British optoelectronics expert have discussed the importance of lasers on the lives of people around the world and the potential that may still be extracted from the technology.
David Hanna, emeritus professor at University of Southampton's Optoelectronics Research Centre, told the BBC that the innovation has led to a range of applications varying from barcode scanners in supermarkets to ways of measuring the space-time of colliding black holes in the galaxy.
"People have to use their imagination about what amazing and crazy things can be done with all that capability," he said.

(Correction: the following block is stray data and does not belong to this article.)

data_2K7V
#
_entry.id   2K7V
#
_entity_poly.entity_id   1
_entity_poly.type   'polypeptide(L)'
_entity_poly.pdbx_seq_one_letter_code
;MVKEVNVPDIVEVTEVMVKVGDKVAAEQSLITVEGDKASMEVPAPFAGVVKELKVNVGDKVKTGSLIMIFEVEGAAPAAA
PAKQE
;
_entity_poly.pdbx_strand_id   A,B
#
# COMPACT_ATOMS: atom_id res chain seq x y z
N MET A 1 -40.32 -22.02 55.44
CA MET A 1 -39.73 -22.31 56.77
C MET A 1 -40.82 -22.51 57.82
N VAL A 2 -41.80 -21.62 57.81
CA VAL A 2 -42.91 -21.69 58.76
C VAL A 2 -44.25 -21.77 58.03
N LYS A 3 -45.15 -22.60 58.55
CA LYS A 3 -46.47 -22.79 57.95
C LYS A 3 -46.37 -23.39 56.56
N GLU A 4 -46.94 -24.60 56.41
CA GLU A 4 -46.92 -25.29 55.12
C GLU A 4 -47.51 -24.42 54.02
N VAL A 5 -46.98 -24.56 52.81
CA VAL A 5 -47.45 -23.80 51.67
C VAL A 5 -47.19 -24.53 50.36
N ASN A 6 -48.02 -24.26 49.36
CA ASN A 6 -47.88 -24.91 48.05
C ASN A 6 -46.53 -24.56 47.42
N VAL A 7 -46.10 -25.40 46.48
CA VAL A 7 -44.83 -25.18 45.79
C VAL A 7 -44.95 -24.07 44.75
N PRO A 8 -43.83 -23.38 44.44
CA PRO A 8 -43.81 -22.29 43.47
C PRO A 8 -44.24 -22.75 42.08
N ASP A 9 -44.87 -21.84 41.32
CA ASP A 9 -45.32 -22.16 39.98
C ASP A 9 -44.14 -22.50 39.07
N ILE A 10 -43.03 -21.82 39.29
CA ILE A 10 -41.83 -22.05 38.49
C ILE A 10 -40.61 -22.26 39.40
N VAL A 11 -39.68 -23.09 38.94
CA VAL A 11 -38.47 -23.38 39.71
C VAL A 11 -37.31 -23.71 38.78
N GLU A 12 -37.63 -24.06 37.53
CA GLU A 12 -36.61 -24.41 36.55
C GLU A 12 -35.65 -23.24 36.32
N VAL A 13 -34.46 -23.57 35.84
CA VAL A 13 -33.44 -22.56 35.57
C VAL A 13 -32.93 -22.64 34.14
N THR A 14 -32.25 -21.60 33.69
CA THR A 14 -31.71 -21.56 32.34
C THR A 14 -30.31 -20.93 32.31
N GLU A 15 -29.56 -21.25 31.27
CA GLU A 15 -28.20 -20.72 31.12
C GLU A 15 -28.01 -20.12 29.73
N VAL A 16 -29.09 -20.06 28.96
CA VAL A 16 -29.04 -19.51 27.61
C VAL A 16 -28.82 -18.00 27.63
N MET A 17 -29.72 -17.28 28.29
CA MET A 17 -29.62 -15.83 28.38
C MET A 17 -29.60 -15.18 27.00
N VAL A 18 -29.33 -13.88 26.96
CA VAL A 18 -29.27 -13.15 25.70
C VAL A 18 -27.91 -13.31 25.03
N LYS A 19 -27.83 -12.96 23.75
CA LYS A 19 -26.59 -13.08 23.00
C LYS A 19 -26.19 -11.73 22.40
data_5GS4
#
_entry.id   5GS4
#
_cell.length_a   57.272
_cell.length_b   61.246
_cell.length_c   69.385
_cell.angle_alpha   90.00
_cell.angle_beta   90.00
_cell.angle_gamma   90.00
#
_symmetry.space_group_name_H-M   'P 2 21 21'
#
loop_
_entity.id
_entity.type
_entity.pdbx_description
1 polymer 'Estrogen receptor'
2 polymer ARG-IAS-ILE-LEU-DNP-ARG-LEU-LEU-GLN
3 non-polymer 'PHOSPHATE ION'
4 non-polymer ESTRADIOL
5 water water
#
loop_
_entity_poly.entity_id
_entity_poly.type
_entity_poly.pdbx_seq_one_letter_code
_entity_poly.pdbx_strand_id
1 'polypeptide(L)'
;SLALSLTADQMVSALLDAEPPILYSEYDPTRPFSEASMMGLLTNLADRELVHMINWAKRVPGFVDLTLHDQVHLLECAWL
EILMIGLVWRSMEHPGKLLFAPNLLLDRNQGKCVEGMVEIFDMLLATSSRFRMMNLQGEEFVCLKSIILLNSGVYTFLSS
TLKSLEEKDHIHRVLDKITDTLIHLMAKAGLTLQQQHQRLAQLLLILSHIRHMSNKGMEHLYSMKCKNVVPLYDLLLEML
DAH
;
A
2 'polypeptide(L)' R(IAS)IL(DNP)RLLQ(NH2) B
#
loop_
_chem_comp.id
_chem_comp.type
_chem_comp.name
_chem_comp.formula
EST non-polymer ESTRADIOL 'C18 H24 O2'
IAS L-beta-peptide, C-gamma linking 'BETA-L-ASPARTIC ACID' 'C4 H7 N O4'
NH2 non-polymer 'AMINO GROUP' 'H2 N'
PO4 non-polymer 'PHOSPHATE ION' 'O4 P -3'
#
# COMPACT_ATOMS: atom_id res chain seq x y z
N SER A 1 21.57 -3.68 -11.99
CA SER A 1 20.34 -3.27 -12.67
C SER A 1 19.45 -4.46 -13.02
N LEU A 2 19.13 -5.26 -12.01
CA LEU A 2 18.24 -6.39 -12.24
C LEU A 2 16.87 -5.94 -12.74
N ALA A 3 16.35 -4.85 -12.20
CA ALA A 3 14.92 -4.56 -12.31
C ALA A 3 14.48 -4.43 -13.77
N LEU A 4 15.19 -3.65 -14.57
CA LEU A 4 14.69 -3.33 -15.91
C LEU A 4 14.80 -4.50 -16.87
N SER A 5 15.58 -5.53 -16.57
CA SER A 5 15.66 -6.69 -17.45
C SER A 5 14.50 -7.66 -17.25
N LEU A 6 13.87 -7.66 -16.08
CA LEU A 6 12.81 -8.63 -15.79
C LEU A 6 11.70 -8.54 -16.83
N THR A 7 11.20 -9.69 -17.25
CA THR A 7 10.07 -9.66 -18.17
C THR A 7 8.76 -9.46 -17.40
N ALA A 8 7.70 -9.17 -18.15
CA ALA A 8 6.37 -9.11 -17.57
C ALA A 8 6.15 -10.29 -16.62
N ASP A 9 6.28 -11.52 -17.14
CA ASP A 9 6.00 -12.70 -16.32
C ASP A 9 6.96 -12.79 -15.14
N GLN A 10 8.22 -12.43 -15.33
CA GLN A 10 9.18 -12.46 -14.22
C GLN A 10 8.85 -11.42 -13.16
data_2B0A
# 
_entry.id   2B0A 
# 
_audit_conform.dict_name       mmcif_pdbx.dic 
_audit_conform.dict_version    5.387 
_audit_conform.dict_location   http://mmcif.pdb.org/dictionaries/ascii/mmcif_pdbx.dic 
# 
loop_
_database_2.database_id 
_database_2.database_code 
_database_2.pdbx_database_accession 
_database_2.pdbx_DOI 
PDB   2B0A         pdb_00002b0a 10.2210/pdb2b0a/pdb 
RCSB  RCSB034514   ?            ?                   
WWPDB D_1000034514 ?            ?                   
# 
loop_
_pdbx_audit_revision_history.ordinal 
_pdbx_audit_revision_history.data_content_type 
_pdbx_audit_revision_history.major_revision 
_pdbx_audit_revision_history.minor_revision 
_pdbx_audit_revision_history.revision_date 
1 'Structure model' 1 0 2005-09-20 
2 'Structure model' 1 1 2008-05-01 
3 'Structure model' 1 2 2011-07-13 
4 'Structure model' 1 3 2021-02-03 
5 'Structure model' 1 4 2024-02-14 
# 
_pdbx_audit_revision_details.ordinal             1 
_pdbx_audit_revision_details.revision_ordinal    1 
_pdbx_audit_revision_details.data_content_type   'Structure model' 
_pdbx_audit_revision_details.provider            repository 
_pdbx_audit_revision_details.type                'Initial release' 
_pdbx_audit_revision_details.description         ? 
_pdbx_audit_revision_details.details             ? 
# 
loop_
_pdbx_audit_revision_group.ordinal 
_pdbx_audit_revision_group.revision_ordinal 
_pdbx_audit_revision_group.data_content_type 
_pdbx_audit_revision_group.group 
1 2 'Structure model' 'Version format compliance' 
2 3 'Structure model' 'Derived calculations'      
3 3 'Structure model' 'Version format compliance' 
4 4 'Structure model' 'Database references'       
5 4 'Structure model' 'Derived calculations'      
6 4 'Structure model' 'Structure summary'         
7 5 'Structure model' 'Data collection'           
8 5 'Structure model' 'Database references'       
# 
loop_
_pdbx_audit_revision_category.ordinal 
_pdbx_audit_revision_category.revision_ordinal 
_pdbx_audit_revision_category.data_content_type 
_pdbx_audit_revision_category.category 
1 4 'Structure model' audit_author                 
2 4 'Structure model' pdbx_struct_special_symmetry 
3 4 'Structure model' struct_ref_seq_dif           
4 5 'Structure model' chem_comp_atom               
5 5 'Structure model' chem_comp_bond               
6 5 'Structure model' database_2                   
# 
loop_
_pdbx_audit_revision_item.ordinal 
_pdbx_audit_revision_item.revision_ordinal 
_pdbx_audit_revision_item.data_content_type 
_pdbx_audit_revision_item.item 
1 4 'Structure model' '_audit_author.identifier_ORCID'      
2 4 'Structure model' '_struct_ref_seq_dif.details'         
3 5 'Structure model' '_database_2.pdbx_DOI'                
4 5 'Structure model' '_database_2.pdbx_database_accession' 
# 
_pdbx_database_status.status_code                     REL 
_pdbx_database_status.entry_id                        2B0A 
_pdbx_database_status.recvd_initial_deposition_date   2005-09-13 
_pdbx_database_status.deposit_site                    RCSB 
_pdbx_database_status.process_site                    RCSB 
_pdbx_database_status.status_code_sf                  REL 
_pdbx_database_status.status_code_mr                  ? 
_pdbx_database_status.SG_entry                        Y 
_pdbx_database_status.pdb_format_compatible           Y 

However, Dr Kate Lancaster from the UK's Central Laser Facility in Didcot, indicated to the BBC that treatments for cancer may be derived from advanced in lasers and the ability to "accelerate particles to high energy" in the process.
According to the expert, where radiation therapies may not use optimal energy to attack tumours, newer technology may be able to better concentrate such power and as a result offer better outcomes for patients.
Sunday is the 50th anniversary of the first ruby laser demonstration at the Hughes Research Laboratory in California.